Thursday, July 26, 2012

Sister, Sister

Thirty-nine years ago, today, my older sister and I were sitting on the stoop on a warm, summer, Brooklyn evening, with our grandparents. That's what people did in Brooklyn back then. On summer nights, when darkness didn't come until well after 8pm, we'd all go out and sit on our stoops, or lean out of the window and watch what was going on outside. My sister and I would play jacks. My grandfather would read The Daily News evening edition. My grandmother would talk over the fence to our next door neighbor, who she'd been best friends with for years. It was a neighborhood.

On this night, July 26th, 1973, we heard the upstairs door open, and out came my mother and father. My mother was very pregnant. She was a small woman, and this baby had added a good 50 lbs to her. Getting around had become uncomfortable for her, especially in the summer heat.

"Do we have to come inside, now?" I asked.
"Just a little while longer, please?" my sister asked.
My mother took a deep breath. "No," she said, "you don't have to come in, yet. I need to stretch my legs. Daddy and I are going to take a little walk."
Ma and Daddy came down the steps, hand-in-hand. When they reached the bottom, Ma kissed first Lisa, and then me on the forehead. "Be good, babies" she said, "Abuela's in charge."
She looked up at my grandmother, then, who was seated on the step above me, trying to braid my thin hair, and said, "Mami -nos vamos."
My grandmother did that thing with her chin that Puerto Rican people do. (I do it, myself, these days.) Even back then I knew it meant "Ok."
My grandfather didn't say anything, Neither did my father. This wasn't man's business.

Dad opened the front gate and he and Ma started walking slowly up the block, holding hands. They always looked so funny together. Ma was short and chubby. Dad tall and lanky. More than a foot apart. That year, dad had let his hair - what little there was of it - grow, and it reached almost to his shoulders. His beard was really long, too. He always wore really worn jeans with a garrison belt, a white t-shirt, and a pair of Clark's Wallabees. He was in no way a hippie, but he looked a little bit like one. Like a really clean hippie. Ma didn't look like a hippie, at all. She just looked like, well, like my mother.
As they walked up the street, one of our neighbors called down from her window, "Hey, where are you two headed?"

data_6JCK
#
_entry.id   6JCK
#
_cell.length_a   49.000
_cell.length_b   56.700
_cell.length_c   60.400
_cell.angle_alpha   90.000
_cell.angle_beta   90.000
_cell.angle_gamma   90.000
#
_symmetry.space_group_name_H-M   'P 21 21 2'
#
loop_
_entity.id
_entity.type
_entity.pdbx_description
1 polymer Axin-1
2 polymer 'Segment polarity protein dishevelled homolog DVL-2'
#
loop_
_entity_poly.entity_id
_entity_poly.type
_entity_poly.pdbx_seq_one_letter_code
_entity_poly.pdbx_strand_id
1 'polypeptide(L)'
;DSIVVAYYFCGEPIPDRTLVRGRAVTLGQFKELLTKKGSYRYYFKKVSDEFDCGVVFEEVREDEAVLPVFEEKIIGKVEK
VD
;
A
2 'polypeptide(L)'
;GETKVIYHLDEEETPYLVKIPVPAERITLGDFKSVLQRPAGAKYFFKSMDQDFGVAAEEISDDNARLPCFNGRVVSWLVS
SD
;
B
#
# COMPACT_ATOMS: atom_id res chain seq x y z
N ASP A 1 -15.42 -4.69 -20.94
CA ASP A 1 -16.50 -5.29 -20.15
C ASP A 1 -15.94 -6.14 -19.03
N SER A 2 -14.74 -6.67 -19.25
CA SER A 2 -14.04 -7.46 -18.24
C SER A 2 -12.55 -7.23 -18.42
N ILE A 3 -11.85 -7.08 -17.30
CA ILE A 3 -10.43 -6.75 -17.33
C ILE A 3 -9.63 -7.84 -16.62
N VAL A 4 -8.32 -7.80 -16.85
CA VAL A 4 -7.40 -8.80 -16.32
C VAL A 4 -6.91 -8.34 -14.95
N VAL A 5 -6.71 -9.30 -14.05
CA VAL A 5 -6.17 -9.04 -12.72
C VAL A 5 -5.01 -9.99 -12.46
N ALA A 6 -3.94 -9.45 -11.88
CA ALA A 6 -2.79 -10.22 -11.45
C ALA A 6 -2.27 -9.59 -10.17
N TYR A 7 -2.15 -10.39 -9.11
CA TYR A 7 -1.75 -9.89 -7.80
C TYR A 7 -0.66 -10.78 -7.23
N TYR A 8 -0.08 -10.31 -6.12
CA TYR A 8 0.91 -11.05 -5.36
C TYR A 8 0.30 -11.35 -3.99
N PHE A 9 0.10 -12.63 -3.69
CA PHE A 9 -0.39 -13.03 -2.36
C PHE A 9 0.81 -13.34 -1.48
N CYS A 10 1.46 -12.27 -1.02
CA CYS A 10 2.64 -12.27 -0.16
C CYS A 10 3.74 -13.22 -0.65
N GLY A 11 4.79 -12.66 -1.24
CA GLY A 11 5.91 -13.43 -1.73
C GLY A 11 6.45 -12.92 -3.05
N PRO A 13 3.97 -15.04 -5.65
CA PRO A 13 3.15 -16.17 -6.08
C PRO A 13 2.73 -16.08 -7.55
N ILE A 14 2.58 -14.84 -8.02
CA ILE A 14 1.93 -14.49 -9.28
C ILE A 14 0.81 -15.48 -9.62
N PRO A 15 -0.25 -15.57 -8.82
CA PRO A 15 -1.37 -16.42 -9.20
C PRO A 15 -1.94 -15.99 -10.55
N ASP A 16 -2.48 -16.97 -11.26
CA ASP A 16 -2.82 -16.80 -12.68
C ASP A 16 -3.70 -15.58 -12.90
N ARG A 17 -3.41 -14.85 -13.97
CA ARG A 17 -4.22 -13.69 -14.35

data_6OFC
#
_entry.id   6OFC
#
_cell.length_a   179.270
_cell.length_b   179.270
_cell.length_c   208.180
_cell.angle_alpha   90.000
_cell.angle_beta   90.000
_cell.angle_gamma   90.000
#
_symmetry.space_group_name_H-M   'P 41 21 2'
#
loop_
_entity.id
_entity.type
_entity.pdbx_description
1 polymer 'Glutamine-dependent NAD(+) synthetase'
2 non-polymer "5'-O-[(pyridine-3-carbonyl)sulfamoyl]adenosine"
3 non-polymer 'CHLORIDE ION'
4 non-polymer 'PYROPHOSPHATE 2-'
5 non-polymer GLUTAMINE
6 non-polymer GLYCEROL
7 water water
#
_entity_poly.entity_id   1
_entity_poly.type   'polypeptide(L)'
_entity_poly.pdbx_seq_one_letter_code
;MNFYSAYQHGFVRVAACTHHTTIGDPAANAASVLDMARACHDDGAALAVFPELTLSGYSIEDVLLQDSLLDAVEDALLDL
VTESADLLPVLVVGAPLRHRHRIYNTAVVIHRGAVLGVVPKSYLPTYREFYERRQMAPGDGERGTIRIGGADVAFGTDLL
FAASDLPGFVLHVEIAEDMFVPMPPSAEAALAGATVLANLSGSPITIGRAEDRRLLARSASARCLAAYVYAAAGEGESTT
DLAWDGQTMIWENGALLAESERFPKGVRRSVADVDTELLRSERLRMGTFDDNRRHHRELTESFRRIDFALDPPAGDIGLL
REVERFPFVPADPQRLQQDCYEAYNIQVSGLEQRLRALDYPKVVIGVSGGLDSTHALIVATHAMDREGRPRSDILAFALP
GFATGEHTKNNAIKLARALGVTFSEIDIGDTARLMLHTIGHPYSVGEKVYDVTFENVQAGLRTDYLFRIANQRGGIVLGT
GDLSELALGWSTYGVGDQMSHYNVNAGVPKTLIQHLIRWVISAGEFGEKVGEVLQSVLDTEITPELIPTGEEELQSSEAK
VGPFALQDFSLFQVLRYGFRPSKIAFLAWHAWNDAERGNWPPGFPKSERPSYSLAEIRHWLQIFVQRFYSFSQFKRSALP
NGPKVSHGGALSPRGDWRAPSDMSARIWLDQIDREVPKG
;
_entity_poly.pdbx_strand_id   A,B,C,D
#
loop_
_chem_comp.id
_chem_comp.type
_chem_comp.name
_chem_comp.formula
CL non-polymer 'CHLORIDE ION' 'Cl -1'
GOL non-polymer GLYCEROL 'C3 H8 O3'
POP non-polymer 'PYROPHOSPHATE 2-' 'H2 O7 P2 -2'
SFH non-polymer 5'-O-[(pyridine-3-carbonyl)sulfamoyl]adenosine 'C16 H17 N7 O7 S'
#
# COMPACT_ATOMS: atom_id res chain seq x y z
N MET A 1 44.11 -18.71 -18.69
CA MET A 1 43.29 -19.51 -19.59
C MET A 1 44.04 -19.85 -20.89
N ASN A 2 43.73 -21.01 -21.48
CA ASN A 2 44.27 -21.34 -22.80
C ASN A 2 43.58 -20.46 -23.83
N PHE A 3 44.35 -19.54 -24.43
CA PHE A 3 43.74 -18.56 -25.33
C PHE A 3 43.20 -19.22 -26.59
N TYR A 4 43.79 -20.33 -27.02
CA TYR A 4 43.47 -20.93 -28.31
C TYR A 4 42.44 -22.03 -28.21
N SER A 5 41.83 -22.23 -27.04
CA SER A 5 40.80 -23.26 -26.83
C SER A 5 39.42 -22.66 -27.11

"Taking a walk on the ave," Ma answered.
"A little hot for that, doncha think?," another neighbor chimed in from his stoop.
"I just feel like stretching my legs," Ma replied.
A second later the first neighbor, a feisty, older Italian-American woman who lived two doors away and was good friends with my parents, yelled out, "BULLSHIT! You're going to have that baby!"
My sister and I looked at each other, and then looked up at my grandmother. She smiled and said (in Spanish), "The new baby is coming." Abuela had had nine babies of her own, all at home, with only the aid of a midwife. This business was nothing to get worked up over.
My sister and I were allowed to sleep with Abuela and Abuelo. It was the first time in my life my mother would be away from me as I slept. The four of us piled into the big bed that night, and watched Channel 47 for a while before turning out the lights and falling asleep. Early the next morning, Abuela shook me awake, "Despiertate, mi gordita de oro," she said, "Your father's going to take you to see  your new baby sister."
Lisa and I got up, brushed our teeth, and put on the clothing Ma had gotten ready for us before she'd left the night before. We sat at the table in Abuela's kitchen, where we drank big mugs of hot cafe con leche and ate bread with butter. Abuelo peeled an orange and divided the wedges between us. Just as we were finishing up our breakfast, we heard a tap at the window. It was Dad. "Come on, let's go," he called out, "your baby sister is waiting."
We ran outside, and walked up the street, each of us holding one of Dad's hands. The early morning sun was bright. It would be another hot day. When we got to the corner, as we were waiting for the light to turn green, Dad looked down at me, "You know," he said, "this means you're not the baby, anymore."

Tuesday, July 24, 2012

Of Sisterhood, Awards, and Other Blogs

The incredibly bright and talented Heidi Moore, who I've come to think of as "the biggest missed opportunity at a best friend, ever" has nominated The Superhero Lunchbox for The Sisterhood of The World Bloggers and the Tell Me About Yourself awards.

Better late than never - and I'm glad Heidi and I have found friendship and camaraderie, after so many years of being more acquaintances, than anything else. One of the sharpest, wittiest women I know, I'm constantly amazed by the grace and humor with which Heidi writes about some pretty heavy-duty topics that would have brought a lesser woman down, long ago. Check out her blog. Go back and start from the beginning. You will think about your own mortality. You will laugh. You will want to paint and write and eat vegan baked goods. You will wish you knew Heidi, too. Trust me on this.

So, the terms of this nomination require nominees to link back to nominator (seriously, don't skip the part where you check out HeidiWriting) and to write a list of : "Seven Things You Should Know About Me," and then to nominate seven other bloggers who are worthy of this award. This seems like a pretty neat way to spread the word about some of the great stuff that's out there for the reading. Here goes.

Seven Things You Should Know About Me